Throw a ‘buch party Give a man a fish, he’ll eat for a day. Teach him how to fish and he’ll live forever. Same goes with the ‘buch! As a kombrewer, the most valuable thing you have is knowledge. So spread it! Invite members of your community to your home to learn the skill of kombucha brewing or perhaps your local community center, school, library, or YMCA will host your event. And we want to help out! Get in touch with us for group discounts on KBBK brewing supplies to help your neighbors get started.
Secret Santa some SCOBY Rancher's Snacks! Guerilla ‘buching has never been as fun as it is in the holidays. It’s a great time to use up some of those SCOBYs you’ve been stashing in your SCOBY hotel. Make up a big batch of SCOBY Rancher's Snacks, package them in small, sneakable packages, and leave them on your co-workers’ desk, drop them into the holiday stockings of friends that you visit, or drop them in a bowl and take them to your holiday potluck!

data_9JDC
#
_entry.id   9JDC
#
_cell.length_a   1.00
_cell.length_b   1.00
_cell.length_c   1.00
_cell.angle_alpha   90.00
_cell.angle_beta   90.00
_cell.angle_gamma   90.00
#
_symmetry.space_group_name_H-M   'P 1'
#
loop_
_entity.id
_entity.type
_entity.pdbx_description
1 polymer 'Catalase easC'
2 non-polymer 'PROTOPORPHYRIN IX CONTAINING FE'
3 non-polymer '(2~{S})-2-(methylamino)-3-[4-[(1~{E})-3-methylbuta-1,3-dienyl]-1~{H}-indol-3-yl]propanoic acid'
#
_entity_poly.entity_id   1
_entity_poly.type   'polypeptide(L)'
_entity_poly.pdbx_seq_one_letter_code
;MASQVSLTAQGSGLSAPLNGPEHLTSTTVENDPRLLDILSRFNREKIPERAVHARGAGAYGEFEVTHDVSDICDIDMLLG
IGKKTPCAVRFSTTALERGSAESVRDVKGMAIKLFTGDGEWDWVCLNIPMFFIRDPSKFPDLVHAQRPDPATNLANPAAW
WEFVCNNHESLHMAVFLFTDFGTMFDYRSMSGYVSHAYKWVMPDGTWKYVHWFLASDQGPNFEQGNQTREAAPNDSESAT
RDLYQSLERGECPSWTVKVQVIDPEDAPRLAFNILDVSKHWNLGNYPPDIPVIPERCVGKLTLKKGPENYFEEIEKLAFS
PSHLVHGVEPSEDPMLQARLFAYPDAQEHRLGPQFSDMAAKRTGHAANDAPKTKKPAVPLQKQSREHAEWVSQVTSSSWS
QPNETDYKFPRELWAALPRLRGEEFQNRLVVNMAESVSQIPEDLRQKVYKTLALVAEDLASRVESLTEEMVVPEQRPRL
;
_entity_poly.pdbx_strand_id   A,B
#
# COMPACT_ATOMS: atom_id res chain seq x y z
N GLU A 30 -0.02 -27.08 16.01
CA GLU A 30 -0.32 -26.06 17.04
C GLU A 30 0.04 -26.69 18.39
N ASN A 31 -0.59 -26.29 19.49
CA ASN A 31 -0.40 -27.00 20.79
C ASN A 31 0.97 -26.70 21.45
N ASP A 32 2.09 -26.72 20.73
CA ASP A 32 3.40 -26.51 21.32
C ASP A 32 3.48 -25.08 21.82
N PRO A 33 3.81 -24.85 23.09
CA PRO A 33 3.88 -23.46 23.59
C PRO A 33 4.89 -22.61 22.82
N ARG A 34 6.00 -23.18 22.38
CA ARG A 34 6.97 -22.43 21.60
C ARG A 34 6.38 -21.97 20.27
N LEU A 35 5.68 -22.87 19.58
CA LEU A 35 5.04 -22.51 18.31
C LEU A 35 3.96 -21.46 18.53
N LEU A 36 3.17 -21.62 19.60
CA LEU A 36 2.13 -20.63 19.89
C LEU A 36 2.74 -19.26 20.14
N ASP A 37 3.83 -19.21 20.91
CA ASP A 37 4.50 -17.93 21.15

From us here at KBBK, thank you for joining us in giving on #GivingTuesday and every day of the year! Continue reading
It can be tough to know just what to get for your BFF (best fermenting friend). Let us help you with some tried-and-true gifts that are sure to add some joy to this holiday season. Selected based on ordering history, here is our Kombucha Holiday Gift Guide 2015:
For the Kombrewster just starting out:
This combo will gift the new brewer with everything they need to brew, bottle and start experimenting with flavors. A 1 gallon ceramic crock with its organic cloth cover will not only look great, but it will fit in a kitchen of any size. Enough ingredients for 4 rounds of ‘buch will get them through until Valentine’s Day. Share the wealth of kombucha with your loved ones.
For the Kombrewmaster already established in their practice:
Kombucha is wonderful. Did you know it is also the base for a sophisticated, sulfite-free wine? This season, give your favorite kombuchasseur the gift of a Kombucha Wine Kit and bring in the new year with added style! Comes with everything some one who is already brewing ‘buch will need to complete the wine ferment.
For the Fermentation Enthusiast: